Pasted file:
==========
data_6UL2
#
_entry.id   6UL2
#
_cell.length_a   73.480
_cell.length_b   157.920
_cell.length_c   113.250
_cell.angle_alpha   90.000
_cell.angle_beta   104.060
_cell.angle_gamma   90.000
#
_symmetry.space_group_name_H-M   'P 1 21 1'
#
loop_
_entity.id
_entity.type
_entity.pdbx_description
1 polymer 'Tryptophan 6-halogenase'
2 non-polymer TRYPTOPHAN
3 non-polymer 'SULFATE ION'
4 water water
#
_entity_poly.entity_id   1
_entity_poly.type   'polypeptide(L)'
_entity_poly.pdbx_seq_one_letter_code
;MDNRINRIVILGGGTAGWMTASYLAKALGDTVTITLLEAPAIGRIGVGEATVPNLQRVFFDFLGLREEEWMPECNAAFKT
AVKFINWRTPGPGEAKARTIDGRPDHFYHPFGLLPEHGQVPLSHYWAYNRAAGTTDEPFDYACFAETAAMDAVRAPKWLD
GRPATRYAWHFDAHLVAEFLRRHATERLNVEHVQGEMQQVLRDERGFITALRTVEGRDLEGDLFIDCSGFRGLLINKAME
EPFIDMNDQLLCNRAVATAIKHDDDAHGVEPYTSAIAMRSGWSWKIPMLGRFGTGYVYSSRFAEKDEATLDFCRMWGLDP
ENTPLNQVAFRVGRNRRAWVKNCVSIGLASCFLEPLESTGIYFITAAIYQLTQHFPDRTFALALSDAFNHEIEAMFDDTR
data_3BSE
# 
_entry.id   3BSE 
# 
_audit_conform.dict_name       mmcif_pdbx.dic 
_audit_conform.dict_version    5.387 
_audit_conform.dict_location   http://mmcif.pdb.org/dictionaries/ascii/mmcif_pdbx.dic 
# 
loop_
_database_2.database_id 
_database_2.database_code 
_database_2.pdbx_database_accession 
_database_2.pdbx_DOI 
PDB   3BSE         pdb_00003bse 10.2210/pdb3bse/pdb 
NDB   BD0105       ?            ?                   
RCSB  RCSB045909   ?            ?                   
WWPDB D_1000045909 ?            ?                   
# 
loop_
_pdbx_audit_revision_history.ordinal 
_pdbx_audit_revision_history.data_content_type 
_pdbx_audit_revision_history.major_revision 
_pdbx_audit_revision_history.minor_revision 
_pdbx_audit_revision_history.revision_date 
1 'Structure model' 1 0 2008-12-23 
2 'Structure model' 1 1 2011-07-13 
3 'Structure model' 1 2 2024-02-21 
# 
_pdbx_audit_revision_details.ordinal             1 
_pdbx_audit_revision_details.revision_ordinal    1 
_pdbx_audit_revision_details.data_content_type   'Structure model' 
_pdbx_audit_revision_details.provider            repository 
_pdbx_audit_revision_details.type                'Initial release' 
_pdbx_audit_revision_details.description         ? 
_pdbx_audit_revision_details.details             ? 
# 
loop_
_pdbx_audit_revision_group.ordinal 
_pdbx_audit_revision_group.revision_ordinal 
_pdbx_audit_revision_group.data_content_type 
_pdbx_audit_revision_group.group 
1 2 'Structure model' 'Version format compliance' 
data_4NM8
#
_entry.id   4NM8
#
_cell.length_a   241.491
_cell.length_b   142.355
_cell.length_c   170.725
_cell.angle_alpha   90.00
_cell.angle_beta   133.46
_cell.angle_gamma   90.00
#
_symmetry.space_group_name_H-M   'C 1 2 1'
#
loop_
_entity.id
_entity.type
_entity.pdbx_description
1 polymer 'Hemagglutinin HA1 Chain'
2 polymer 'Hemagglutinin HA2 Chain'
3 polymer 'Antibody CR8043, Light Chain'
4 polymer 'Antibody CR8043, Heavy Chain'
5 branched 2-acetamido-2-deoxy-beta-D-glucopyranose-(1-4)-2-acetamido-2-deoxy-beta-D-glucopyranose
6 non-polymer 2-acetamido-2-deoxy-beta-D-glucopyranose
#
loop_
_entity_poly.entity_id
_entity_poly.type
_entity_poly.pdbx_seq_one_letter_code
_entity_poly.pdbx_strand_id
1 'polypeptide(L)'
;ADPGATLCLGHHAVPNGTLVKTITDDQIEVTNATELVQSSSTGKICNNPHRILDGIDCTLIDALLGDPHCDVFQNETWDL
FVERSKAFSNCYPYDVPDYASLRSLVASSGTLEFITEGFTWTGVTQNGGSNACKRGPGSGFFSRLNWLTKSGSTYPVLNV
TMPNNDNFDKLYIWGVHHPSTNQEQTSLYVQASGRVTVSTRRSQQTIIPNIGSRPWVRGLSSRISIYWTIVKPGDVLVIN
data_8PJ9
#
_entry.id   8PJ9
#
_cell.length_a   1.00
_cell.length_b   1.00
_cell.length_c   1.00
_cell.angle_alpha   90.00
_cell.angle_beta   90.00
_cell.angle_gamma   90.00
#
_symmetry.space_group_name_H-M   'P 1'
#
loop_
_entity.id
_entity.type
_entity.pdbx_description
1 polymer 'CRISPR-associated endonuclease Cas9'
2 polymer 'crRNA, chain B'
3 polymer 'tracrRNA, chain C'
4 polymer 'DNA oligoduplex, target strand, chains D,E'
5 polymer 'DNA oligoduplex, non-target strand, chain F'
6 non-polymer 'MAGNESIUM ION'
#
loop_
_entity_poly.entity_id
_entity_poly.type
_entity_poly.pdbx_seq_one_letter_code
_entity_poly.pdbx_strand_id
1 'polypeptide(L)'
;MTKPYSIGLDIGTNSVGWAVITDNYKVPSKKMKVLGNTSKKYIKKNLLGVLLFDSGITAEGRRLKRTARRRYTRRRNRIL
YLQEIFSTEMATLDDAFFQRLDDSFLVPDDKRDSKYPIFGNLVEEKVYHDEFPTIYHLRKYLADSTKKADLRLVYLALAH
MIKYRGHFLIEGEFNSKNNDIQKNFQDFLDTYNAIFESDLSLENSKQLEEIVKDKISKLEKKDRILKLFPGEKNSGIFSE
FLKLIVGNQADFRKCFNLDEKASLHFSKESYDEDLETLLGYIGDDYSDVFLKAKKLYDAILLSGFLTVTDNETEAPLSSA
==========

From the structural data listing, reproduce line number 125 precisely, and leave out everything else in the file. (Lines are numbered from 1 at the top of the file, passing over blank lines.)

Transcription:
3 polymer 'tracrRNA, chain C'